Sunday AM, August 30th, 2020

“2020 Vision … MORE”

“Grace to Accept God’s Gift”

Romans 5:1-21

 

What is grace, and what does it do for us ? Grace has been defined as “God’s unmerited favor.” This is certainly an accurate assessment, but just exactly what does it mean.

The word “grace” is the Greek word, “charis” (khar-ece) meaning “a benefit; a favor; a gift”. All three of these indicate something that is freely given, not earned or merited, but given. Romans 5 uses this word more than any other chapter of the Bible. The reason for this is that a specific point is being made, and that is that what we have in God, we have as God’s gift, and not because we deserve it.

I want to point your attention to some truths about God’s grace that we see in this chapter.

 

I. We Stand In Grace, vs. 1-5.

This is a place that is available to the “whosoever wills” of this world. When God saves us by grace, He makes available to us His grace in which we can live every day.

Abraham lived in this grace. If you trace Abraham’s life through the Scriptures, you will find that God was with him in some amazing ways. Chapter 4:3 quotes Genesis 15:6 saying, “Abraham believed God, and God counted it to him for righteousness.” The Bible holds forth some wonderful promises for the righteous. The latter part of Romans 4 teaches us that this same righteousness is extended to us, through faith. But, it is important to understand that this righteousness is not extended because of our faith, it is extended because of God’s grace, but it is our faith that reaches up and receives that which the hand of grace reaches down.

To stand in grace means that we have come into favor with God because of God’s grace, we have our peace and security for today and forever because of God’s grace, and we have the quality of life that we have because of God’s grace.

Living in grace, or as Romans puts it, standing in grace, will change your way of thinking. It will change the way you interpret the things that happen in your life. Look at verses 3-5, and notice how the apostle Paul says he responds the tribulations of his life. Now, that doesn’t picture the attitude of most people, does it ? He is giving testimony that he knows that all things work together for good to those who love God, and are the called according to His purpose. Paul knows that’s him, and it’s us too, if we are born again. As Christians we do not have to live in a state of depression. Doctors tell us that if it were not for the emotional distresses of people, the doctors’ offices would not be nearly so busy. Emotional distresses can make you physically sick, but if you know what Paul says he knew in these verses, you can’t stay depressed.

 

II. We Are Amazed By Grace, vs. 6-8.

God didn’t wait for us to clean up our lives, straighten ourselves out, or even invite Him into our hearts. When we were dead in trespasses and sins, He died for us.

The point is made here, that it is a rare thing for someone to die for someone else, and when they do, it’s a remarkable thing. It might be that for someone who is very dear to you, you would step between them and death, if you could. Many have stepped up in patriotism, and gone to their death for a country, and a way of life, that they loved, and that’s remarkable. We certainly owe a debt of gratitude to everyone who serves their country, and puts themselves in harm’s way, to preserve the freedoms we enjoy. But, what Jesus did goes beyond remarkable. It’s amazing. He died for His enemies. He died for us, when we didn’t love Him, when we were on the other side. John Newton realized that, when he wrote the great old hymn, Amazing Grace.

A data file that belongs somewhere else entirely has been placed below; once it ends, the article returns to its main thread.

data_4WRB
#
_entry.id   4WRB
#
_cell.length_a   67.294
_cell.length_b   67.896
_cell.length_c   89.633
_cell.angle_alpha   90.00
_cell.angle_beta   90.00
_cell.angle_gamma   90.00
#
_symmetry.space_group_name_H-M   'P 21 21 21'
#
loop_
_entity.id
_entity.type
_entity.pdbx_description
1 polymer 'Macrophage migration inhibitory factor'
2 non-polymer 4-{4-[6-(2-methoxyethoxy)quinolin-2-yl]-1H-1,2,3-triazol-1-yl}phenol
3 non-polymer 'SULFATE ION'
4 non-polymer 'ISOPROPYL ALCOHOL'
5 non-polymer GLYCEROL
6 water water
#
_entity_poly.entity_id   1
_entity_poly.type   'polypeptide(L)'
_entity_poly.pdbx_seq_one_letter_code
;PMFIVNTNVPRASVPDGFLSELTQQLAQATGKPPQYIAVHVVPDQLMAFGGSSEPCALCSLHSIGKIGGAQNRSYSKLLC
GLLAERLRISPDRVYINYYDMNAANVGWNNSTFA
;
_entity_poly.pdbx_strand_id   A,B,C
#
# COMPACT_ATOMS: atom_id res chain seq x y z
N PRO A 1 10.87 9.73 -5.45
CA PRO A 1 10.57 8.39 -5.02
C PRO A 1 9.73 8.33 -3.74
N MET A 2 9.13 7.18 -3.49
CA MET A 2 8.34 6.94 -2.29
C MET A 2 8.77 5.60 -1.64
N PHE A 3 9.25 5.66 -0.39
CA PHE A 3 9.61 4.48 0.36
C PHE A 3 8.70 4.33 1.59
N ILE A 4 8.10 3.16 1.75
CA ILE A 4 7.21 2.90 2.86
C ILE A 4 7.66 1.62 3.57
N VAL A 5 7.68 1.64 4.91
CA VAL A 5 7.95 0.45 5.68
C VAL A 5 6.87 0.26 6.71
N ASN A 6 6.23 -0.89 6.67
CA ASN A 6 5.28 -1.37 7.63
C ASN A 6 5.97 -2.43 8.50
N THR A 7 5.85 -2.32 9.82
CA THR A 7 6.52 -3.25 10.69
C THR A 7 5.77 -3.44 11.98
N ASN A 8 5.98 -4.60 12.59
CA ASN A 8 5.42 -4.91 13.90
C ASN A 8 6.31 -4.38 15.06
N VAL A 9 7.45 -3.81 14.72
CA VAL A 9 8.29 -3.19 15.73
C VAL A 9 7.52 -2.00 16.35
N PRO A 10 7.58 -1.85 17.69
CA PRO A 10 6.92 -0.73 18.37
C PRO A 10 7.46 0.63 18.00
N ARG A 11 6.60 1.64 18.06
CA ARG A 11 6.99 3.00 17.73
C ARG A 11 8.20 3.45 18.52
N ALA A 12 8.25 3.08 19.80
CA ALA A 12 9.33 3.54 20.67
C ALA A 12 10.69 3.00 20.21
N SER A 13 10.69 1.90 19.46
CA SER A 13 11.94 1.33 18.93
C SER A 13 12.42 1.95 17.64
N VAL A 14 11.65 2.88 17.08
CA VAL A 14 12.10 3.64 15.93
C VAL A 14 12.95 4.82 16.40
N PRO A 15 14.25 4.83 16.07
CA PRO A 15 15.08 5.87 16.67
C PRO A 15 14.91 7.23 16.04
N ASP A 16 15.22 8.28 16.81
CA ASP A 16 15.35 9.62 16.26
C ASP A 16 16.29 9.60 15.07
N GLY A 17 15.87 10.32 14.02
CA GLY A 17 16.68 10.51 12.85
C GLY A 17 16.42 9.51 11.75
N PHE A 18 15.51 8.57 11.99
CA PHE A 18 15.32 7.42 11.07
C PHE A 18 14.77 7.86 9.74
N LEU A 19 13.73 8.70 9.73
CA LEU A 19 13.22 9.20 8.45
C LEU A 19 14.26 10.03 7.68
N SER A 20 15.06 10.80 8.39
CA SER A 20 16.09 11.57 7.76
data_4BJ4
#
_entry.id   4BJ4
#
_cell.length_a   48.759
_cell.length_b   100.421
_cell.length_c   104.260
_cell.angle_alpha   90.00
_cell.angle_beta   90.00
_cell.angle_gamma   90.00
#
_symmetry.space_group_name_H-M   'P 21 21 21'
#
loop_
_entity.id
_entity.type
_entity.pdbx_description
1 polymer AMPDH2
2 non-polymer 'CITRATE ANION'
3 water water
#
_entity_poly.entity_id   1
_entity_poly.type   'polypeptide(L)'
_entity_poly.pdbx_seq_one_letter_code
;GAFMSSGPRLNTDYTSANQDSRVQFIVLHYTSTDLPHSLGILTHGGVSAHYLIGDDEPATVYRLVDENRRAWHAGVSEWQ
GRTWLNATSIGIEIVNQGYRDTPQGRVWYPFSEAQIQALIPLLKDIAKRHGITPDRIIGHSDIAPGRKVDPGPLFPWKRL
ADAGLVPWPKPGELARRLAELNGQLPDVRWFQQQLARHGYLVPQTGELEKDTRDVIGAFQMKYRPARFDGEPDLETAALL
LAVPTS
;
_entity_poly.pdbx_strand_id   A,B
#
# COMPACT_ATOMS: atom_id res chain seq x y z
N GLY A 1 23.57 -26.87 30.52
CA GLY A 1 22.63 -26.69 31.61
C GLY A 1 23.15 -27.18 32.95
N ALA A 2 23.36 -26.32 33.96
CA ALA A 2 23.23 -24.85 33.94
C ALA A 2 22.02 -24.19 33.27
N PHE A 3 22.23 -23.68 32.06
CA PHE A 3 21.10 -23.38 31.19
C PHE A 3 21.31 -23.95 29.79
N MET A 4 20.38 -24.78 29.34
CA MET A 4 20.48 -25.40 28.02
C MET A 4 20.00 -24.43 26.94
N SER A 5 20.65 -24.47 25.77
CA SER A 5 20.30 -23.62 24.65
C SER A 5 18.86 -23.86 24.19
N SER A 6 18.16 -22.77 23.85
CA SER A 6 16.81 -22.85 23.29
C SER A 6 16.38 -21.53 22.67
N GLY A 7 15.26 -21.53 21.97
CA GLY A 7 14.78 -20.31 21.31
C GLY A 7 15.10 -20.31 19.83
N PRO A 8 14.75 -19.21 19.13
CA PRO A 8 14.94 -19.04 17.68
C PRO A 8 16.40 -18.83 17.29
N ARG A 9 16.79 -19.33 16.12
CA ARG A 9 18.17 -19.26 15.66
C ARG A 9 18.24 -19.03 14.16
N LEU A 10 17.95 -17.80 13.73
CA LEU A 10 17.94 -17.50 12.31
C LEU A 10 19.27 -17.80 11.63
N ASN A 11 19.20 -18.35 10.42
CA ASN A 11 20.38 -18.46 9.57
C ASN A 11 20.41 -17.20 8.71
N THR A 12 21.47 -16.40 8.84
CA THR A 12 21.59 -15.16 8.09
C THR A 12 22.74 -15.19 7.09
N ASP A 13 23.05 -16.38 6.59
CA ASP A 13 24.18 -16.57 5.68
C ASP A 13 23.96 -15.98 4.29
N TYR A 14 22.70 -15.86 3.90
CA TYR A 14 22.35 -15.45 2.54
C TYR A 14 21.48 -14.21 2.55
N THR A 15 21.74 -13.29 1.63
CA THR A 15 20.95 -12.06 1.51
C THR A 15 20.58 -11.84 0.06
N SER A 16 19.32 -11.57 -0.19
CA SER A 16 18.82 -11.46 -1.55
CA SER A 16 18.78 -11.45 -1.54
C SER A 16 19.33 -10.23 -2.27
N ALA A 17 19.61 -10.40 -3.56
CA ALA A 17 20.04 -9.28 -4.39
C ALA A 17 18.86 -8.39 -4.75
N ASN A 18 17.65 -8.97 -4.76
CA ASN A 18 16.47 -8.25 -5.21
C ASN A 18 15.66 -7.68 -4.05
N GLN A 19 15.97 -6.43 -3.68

But then we realize not only are we born again, but we have been given everything that pertains to life and godliness, according to II Peter 1:3. That means whatever we need to live out this life in a godly manner, it is ours. It is ours by God’s grace.

 

III. We Have a Future Because of Grace, vs. 9-11.

Now, if the Lord treated us that good while we were His enemies, just think how He will treat us as His friends ! Verse 10 says, “...we shall be saved by His life.” We will make a mistake if we only see the word “saved” to mean born again. It is sometimes used to mean “delivered,” and that is the case here. At this point, the Bible doesn’t expound on this thought, but it surely does in many other places. Whatever you have in your life that you need to be delivered from, the Lord is able. And let me tell you how the Bible says He will do it : “through the power that worketh in you !” That’s what Ephesians 3:20 says. What is this power that works in us ? It is the Holy Spirit, who Romans 5:5 says “...was given to us.”

The word “grace” and the word “gift” are used interchangeably. Paul uses the word “grace” or “gift” about 20 times in this chapter. It is true to the Bible to say that every good thing about your life is a gift from God, or that it is God’s grace to you. In II Corinthians 9:8 we are told, “And God is able to make all grace abound toward you ...” So, as we stand in this amazing grace, we can rejoice in our future, because it too, is in grace.

 

IV. We Have Eternal Life Because of Grace, vs. 12-21.

These verses contrast Adam and Jesus. They tell us how sin came, and how righteousness came. In verses 15-17, the words “grace” or “gift” are used five times. What we get as a result of Adam’s transgression are our wages. We earn them, because as verse 12 says, we all sin. But what we get as a result of Jesus taking our place as our stand-in substitute is not wages, but a free gift from God.

You can really only do one of two things with a gift. You can take it, or not. We might not take it by procrastination, neglect, ignorance, or unbelief, but the reasons really don’t matter. To fail to receive the gift is to fail to be a child of God and to fail to have life. To take the gift, we must purposefully turn to God by faith in the finished work of Jesus Christ.